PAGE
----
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Beyond the Frame: Andrea Alkalay

By World Photography Organisation | 1 month 2 weeks ago

2021 Latin America Professional Award winner Andrea Alkalay unpacks the thinking behind her series Landscape on Landscape. 

‘I am always curious about the discrepancy between what we see and what we know, and where these qualities contradict each other or co-exist simultaneously.’  

This image (titled: Cod # F7C29F) is made up of two digital photos. The front is a black & white photograph, manually folded. The background is a chromatic digitization of the original monochrome photo, before I converted it into black & white. It is part of my Landscape on Landscape project I developed in 2020. 

During last year’s lockdown in Buenos Aires, I remembered my travels. I can clearly remember the feeling of certain places. It got me thinking that the images on postcards never reflect the experience of actually being in a place. I was inspired to follow this idea. The project comes from my explorations into my photo archives, looking specifically for untouched natural scenes. It is also an observation into the notion of landscape, which is defined variously within changing ideas about place. I am interested in the idea of nature as a cultural construction and the composition of a new landscape.  

For me, photography is a way of putting into question our sense of certainty. As John Berger says, ‘To look is an act of choice.’ We are always looking at the relation between things and ourselves. I explore the illusion of a natural landscape image and its chromatic decomposition, transferring what is captured by sight to the codes of another system (RGB). The gap where the authentic meets the constructed, where the real and the manipulated overlap. 

For this project, the consideration of parallels between figuration/abstraction is part of the objective. In the foreground is a monochrome scene, and behind it is a digital ‘backstage’. These photographs combine opposing qualities that attract each other, such as the perception of colour through its absence or the flatness of the paper through its fold.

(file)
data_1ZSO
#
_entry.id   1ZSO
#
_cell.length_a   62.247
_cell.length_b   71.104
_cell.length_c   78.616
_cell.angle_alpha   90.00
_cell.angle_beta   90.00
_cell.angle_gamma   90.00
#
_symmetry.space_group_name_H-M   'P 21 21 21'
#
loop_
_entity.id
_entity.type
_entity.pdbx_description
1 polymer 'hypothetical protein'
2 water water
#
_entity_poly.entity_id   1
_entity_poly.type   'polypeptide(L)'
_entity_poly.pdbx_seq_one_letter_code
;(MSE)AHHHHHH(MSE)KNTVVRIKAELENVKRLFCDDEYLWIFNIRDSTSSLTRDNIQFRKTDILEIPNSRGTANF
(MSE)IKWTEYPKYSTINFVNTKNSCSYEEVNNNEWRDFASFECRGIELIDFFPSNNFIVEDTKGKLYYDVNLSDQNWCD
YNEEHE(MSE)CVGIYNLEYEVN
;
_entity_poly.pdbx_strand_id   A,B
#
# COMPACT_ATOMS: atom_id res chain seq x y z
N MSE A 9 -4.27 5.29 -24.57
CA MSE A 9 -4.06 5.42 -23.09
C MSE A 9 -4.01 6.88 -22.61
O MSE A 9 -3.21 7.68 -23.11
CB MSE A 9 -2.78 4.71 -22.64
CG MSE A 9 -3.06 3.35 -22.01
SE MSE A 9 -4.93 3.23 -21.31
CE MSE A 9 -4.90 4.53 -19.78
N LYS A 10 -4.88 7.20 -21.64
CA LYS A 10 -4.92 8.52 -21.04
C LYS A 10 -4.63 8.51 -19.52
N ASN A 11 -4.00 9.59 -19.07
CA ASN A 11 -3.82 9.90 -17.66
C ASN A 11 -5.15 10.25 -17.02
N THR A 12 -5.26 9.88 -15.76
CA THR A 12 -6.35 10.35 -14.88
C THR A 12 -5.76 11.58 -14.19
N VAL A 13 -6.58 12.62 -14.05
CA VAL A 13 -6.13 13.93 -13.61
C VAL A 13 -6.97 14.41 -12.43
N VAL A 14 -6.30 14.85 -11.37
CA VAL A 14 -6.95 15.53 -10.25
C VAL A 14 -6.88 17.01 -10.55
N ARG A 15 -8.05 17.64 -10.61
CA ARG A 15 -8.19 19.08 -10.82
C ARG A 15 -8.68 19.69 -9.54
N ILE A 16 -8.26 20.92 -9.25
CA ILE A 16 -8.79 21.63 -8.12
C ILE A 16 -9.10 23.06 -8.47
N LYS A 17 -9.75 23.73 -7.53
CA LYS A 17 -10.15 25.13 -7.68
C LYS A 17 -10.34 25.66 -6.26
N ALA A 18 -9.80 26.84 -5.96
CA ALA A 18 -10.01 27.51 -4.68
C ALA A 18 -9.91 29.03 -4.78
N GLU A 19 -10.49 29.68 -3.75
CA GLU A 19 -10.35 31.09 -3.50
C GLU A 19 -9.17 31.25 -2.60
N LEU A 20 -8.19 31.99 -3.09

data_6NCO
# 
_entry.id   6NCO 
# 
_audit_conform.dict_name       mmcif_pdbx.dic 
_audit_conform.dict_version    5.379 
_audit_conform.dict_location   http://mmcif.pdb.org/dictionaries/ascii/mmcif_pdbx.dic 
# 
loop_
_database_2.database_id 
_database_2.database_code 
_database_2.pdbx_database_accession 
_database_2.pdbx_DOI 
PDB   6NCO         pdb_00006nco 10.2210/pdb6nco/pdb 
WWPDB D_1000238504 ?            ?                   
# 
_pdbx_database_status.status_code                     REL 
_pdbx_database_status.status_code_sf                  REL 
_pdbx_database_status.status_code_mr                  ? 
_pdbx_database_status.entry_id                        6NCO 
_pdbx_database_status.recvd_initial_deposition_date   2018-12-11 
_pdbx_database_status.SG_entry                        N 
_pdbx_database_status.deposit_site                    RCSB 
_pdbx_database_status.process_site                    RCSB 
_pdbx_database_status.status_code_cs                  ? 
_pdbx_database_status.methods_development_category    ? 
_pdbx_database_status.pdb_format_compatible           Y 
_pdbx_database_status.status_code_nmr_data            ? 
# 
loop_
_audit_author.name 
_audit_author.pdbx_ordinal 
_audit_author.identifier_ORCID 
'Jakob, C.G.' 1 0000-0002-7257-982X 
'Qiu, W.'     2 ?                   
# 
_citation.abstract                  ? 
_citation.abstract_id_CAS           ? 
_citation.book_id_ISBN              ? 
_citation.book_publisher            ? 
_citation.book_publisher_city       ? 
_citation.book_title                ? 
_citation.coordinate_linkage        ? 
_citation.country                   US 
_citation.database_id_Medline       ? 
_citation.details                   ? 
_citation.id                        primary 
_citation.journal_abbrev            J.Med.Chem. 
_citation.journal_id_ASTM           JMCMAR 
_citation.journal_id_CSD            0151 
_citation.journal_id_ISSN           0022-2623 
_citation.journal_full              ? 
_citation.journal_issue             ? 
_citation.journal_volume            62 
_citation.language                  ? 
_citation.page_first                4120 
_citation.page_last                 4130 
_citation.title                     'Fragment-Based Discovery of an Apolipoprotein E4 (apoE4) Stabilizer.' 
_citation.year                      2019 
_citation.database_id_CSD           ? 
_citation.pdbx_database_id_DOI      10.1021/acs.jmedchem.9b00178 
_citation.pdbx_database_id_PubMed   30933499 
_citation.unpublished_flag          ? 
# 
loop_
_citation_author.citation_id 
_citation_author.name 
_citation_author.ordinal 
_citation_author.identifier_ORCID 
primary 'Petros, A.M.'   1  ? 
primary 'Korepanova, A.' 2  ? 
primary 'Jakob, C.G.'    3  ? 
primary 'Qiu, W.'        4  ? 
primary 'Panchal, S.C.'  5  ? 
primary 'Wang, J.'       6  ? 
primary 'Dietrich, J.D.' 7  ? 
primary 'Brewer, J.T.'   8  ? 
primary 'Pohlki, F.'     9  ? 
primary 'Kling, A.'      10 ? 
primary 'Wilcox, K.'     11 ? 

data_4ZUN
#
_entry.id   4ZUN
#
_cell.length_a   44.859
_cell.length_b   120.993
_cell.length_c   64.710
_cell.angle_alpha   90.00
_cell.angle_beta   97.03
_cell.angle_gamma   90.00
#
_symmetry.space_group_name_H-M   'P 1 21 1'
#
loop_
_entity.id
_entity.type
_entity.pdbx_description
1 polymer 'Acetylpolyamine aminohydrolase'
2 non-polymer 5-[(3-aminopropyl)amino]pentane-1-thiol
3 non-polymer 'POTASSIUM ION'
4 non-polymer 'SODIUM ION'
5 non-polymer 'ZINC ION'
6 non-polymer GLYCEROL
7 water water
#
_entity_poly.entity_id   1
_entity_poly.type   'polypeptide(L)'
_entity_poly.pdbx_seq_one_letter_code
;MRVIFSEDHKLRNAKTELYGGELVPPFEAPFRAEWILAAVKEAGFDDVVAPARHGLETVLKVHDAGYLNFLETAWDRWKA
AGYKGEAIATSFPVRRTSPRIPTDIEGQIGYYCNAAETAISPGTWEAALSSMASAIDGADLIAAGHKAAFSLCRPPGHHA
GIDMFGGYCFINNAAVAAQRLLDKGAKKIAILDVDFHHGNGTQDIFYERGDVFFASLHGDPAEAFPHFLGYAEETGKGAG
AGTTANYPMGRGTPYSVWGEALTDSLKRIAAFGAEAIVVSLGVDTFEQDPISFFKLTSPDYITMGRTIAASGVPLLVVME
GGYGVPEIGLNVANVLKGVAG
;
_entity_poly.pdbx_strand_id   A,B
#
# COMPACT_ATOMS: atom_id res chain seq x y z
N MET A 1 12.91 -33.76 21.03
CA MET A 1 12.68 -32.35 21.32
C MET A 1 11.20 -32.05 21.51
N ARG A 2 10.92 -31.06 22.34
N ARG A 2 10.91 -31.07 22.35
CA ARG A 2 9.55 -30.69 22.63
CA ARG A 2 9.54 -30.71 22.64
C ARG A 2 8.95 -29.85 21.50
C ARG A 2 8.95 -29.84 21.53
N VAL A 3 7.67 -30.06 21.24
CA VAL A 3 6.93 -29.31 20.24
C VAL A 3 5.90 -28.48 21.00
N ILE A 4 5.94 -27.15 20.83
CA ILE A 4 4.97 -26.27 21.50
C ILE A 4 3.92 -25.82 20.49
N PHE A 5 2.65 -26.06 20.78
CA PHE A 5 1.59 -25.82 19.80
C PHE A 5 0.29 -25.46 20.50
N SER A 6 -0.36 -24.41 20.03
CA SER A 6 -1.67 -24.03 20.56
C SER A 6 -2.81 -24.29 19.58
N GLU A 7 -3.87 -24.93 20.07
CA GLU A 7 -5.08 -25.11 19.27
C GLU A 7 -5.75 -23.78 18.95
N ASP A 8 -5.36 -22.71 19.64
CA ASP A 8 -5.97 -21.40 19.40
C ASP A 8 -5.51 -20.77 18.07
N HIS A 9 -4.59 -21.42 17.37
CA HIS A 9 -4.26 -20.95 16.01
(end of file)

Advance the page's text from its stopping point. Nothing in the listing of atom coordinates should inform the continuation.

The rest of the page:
This chosen photograph was shot at sunset in Luang Prabang, Laos. Both the mountains and the cloudy sky are not really orange, gray and dark greens, but it's the way the light is scattered from the blurred atmosphere and the way it is reflected. An object appears coloured because of the way it interacts with light and, clearly, the perception of colour depends on individual interpretation. The range of colours that emerge seems artificial at a glance, although they belong to the natural world. They are working like barcodes. 

The chromatic palettes are shown through the folding of the black & white print. I perform manual gestures (the folding of the paper) to break the illusion and draw attention to the artifice and materiality of the photographic representation. I am always curious about the discrepancy between what we see and what we know, where these qualities contradict each other and coexist simultaneously.  

I entered this series into the Sony World Photography Awards to give exposure to my artwork. Receiving the Latin America Professional Award is a key moment in my trajectory as an artist. The series has been featured in some of the most prestigious art-related media. Highlighted in photo magazines such as F-Stop, Click-magazine, Revista G7, Revista Meta, Arte al Dia, etc, the work was also exhibited at the BAphoto fair and at Oda Arte Gallery. Artsy included the series in the 2021 Saatchi Art New Voices catalog and I have seen it featured widely on social media. It’s so wonderful to see the series receive such good feedback, the Award has opened dialogues with other photographers, curators and media. So many opportunities are happening now. For this, and for the super Sony camera that will help me maximize my technical performance, I am enormously grateful and proud. It empowers me by opening opportunities for new challenges. 

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